And yet many participants considered that although diminished, tradition continues to have an important part to play. “Traditional authorities remain depositaries of authority. Traditional chiefdoms have their place in society. They have the people’s ear when the national authorities fail to make decisions.” And there is no want of examples to prove it: “In Chad, the decentralization process is stuck because the status of traditional authorities has not been defined”, a participant asserted. Another told of how villagers refused to submit to a diagnosis in the framework of a local development program because their majority did not recognize the chief’s legitimacy. “As long as traditional chiefdoms are not free and truly arising from the populations, it will be difficult to set up development projects as the local people will not follow.” Yet another participant reminded the audience that in the Republic of the Congo, under its Marxist government, the political power, aware of traditional chiefs’ importance, upheld the role of tradition within the “popular courts”, but appointed people who did not have any traditional legitimacy – most often civil servants from the established power. It was a failure. These few examples speak volumes for the populations’ attachment to an institution deeply rooted in African culture and which is a source of legitimacy for the political power.
Many speakers endorsed the following statement: “Because it represents diversity, tradition is a source of legitimacy. We erased tradition because of the belief that it conveyed our backwardness and our ineffectiveness, without realizing that ethnic groups are necessary articulations of humanity for all beings. One is born in an ethnic group, in its broadest sense. One is not born an abstract citizen, but is always born in a genealogy-aware community. We must take on the traditions.” This said, tradition is never “fixed or mummified, it is progressive, it takes into account other inputs”. This was insisted upon by a member of the Catholic Church who was in turned backed by another participant who observed that these days chiefs were given “interesting work, such as the fight against Aids or mediation in marriages”.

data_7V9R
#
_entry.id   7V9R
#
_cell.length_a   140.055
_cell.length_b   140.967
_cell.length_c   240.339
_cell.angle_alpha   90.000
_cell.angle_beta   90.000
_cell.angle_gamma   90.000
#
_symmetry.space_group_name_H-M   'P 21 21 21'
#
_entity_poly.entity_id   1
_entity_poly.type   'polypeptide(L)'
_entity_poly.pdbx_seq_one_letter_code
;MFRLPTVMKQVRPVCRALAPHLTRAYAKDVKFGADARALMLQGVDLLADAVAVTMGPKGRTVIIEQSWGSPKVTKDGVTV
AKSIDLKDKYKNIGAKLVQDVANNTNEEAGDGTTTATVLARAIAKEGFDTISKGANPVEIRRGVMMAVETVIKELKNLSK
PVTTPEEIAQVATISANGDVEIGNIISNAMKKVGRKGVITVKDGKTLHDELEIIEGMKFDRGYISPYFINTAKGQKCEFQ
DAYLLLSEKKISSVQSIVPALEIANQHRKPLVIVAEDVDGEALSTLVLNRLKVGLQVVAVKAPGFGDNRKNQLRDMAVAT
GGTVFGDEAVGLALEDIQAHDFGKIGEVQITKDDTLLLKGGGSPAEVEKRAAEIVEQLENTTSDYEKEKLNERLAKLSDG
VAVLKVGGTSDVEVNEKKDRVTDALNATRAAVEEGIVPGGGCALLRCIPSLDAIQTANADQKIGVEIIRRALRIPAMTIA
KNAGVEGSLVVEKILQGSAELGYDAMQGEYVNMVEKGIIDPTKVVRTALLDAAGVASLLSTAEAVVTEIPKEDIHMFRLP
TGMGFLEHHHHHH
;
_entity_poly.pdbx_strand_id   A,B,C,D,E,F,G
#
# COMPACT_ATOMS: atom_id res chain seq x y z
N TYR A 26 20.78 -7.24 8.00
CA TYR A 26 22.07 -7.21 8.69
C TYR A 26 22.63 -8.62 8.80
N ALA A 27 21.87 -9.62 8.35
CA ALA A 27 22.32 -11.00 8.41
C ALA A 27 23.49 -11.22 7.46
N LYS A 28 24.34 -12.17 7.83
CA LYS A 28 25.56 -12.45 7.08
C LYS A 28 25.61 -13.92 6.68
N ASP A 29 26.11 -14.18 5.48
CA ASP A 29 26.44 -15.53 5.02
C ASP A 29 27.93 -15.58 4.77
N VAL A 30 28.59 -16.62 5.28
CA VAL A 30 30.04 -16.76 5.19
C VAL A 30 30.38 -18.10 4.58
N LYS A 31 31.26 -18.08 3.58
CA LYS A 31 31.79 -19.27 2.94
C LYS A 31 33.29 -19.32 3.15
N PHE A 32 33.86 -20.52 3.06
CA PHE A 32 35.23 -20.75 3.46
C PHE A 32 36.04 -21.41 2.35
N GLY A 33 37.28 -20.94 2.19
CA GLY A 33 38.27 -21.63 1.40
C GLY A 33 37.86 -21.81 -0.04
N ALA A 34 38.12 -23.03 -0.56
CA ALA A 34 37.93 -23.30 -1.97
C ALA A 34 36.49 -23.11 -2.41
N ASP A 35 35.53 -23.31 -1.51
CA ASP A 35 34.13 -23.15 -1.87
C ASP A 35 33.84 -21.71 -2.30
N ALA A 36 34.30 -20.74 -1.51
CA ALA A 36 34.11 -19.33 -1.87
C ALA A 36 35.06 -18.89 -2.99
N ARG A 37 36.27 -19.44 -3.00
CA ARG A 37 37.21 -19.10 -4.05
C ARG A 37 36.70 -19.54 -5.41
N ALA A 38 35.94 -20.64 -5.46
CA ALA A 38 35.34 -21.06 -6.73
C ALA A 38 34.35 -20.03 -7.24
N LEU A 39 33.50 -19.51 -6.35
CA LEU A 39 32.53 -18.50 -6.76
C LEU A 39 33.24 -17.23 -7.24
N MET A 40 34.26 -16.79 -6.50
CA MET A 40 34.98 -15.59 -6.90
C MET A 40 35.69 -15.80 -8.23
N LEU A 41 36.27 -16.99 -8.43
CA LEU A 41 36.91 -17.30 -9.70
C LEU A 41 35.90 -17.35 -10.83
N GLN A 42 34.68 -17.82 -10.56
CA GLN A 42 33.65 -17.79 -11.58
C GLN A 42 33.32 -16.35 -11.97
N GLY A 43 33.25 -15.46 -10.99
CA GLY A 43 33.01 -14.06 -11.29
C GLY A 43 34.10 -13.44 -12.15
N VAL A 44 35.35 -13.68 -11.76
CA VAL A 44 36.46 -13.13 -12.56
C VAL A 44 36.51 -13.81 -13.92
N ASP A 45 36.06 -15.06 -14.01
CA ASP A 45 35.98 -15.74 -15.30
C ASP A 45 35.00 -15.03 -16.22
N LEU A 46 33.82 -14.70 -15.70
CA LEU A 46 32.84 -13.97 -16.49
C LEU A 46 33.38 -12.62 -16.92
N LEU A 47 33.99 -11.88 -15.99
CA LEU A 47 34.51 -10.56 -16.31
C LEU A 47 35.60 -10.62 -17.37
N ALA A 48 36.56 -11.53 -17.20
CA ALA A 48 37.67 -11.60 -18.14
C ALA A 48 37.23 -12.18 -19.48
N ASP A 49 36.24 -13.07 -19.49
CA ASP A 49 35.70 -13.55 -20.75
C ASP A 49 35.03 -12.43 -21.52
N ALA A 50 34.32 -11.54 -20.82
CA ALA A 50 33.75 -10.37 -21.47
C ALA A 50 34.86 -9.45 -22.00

Decentralization was one of the approaches suggested in order to recreate the linkage between political and traditional powers: “the next decades will be defined by the local authorities. This is not just about decentralizing the administration but more specifically public management. Institutions and processes need to be re-anchored in the reality of our societies. African people must recover their self-esteem. We will not belong in the world if we do not belong at home and the best way forward is to revert to the local”, a Malian contributor stated. Faced with the crisis of the regulatory mechanisms of African societies, it is important to open a discussion so that traditional chiefs can recover their stabilizing role in society and that their authority be officially reinstated.
The growing political and social influence of religion
Alongside tradition, religion remains a key source of legitimacy in Central Africa. To the regulations ferried by classically “established” religions must now be added those of the increasingly influential new “popular religions” such as the Pentecostal-Charismatic Églises du réveil.
Strong in their beliefs and in their values, encouraged by their ability to mobilize and to organize their flock, religions increasingly play a public if not political role. They encourage their followers to seek positions of power in the hope to inject their religious values and convictions into the political sphere. Furthermore, the Church holds that citizens are not obliged to observe civil authorities’ prescriptions if they are in conflict with the moral imperatives, fundamental rights, and teachings of the Gospel.